Not just the flu: A message from Gill May, Director of Nursing and Quality

It’s no exaggeration to say that this year has been dominated entirely by coronavirus.

Each and every one of us have been affected by the emergence of this new and somewhat unpredictable entity, and we have all had to go to great lengths to keep ourselves and our families safe.

Whether it’s been wearing a mask, washing our hands more or keeping our distance from those we would normally throw our arms around, these difficult adjustments have been a necessity in recent times.

But what’s also necessary as we approach winter is our awareness of flu.

This nasty virus is often dismissed as ‘just the flu’ but it can cause real harm, even among the healthiest of people.

The steps we’re taking to prevent the spread of coronavirus will also work against flu, but the getting the flu vaccine is still the most effective form of protection.

More people than ever before have been invited to get the flu vaccine this year, and it’s important that as many as possible do.

If you’re reading this and still unsure about the process of getting flu vaccine, these questions and answers should hopefully provide some insight.

Is it free to have the flu vaccine?

Flu is likely to have a more serious impact on those who are classed as vulnerable and, for these people, the vaccine is free.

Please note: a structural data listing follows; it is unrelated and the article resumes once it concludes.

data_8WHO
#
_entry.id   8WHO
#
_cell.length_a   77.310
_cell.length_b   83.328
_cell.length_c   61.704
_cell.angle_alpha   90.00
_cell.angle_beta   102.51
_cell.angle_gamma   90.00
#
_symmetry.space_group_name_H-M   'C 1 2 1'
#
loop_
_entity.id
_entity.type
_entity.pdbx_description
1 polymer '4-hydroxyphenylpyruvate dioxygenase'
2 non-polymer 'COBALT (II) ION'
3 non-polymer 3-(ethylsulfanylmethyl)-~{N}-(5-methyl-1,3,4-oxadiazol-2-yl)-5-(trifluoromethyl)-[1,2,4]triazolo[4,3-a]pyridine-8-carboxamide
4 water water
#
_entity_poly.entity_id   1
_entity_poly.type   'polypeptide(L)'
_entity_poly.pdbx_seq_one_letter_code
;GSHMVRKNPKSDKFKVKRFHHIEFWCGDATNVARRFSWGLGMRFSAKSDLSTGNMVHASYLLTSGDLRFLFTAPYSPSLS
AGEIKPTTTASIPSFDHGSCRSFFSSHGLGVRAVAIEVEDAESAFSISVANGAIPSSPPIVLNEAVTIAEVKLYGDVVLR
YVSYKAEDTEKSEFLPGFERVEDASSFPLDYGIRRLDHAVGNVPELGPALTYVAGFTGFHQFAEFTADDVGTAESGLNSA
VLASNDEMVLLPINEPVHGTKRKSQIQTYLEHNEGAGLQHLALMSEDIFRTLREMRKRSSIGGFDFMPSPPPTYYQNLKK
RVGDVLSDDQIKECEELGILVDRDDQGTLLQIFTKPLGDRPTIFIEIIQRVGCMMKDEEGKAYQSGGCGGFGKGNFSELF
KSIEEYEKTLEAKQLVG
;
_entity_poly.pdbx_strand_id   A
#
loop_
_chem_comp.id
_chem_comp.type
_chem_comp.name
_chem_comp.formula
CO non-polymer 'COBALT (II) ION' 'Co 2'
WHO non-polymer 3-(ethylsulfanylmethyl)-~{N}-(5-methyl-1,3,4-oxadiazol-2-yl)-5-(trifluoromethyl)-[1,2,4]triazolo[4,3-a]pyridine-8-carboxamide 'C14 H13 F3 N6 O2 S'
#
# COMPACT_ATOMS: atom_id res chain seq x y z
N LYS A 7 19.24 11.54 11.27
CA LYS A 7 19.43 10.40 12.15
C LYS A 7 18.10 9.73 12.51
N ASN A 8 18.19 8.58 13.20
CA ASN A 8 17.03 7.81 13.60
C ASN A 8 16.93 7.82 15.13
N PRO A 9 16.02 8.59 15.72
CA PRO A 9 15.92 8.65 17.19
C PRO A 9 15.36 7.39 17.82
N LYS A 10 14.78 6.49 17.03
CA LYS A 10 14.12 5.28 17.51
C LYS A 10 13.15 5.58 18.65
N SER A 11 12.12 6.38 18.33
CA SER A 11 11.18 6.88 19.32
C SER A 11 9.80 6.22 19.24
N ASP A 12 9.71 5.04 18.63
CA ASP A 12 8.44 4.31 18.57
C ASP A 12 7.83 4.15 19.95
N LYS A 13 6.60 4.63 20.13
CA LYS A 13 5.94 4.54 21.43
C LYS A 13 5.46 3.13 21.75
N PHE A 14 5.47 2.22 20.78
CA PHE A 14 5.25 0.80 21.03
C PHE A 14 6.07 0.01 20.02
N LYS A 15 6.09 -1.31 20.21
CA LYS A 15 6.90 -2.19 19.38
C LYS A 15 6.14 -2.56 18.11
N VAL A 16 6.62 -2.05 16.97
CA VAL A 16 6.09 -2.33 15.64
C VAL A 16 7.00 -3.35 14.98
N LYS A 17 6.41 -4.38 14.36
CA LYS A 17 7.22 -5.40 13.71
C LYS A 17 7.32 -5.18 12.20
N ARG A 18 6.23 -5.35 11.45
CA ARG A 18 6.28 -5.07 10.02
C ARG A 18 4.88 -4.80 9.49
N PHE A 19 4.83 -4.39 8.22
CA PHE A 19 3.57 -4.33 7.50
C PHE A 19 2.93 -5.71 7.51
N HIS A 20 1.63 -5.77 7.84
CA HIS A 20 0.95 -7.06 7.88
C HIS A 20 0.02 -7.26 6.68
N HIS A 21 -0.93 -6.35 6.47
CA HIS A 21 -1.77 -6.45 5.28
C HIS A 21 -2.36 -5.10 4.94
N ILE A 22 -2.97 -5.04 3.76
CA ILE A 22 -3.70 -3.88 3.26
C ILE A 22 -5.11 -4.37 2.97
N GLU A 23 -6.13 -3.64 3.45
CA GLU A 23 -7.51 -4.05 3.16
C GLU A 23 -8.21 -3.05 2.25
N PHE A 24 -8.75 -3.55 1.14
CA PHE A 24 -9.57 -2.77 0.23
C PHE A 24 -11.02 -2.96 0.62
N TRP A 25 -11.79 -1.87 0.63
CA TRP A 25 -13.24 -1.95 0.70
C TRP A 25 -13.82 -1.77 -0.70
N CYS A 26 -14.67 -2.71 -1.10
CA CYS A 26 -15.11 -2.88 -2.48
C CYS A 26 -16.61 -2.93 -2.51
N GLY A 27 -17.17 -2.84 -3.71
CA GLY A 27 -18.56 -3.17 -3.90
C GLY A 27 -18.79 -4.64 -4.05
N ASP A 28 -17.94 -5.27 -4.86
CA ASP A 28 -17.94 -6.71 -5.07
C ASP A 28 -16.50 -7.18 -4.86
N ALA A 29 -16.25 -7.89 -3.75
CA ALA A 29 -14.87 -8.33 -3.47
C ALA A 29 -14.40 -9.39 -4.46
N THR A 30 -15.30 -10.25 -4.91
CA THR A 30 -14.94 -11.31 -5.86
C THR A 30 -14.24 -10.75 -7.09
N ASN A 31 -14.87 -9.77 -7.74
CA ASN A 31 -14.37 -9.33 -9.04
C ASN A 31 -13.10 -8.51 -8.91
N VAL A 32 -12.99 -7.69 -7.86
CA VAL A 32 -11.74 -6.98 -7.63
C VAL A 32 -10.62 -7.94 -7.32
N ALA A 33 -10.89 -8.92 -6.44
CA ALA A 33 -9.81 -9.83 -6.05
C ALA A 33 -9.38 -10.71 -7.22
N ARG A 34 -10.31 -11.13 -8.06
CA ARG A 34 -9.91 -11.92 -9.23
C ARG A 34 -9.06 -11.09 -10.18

This includes, but is not limited to, people over the age of 65, pregnant women, any person with a pre-existing respiratory condition and those with weakened immune systems.

Under new plans to keep as many people as possible healthy throughout winter, the offer of a free flu vaccine has now been extended to all people aged between 50 and 64.

Where is the flu vaccine available from?

Flu jabs provided on the NHS to people who are classed as vulnerable will be available from GP practices and community pharmacies.

Paid-for flu jabs, for people who do not fall into any of the vulnerable categories, can also be obtained from pharmacies, as well as high street chemists and some larger supermarkets.

Why is it difficult to get a vaccine at the moment?

With everybody now thinking more about staying healthy, demand for flu vaccinations has risen.

While this is a clearly good thing, as it shows more people are being proactive with their wellbeing, it does mean some are having to wait longer than usual for a flu vaccine appointment.

As is always the case, those people with the greatest need will be offered the flu vaccine first. This process cannot be done overnight and traditionally takes several weeks.

The flu season runs until March and more appointment slots will become available as stocks are replenished.

Will the flu vaccine protect me from coronavirus?

Unfortunately, not.

Although coronavirus is similar to flu, the two viruses are different, and the current vaccine has been designed to only protect against specific strains of the flu virus.

However, it is still well worth getting the flu vaccine, as studies show that it is possible to be infected with both flu and coronavirus at the same time.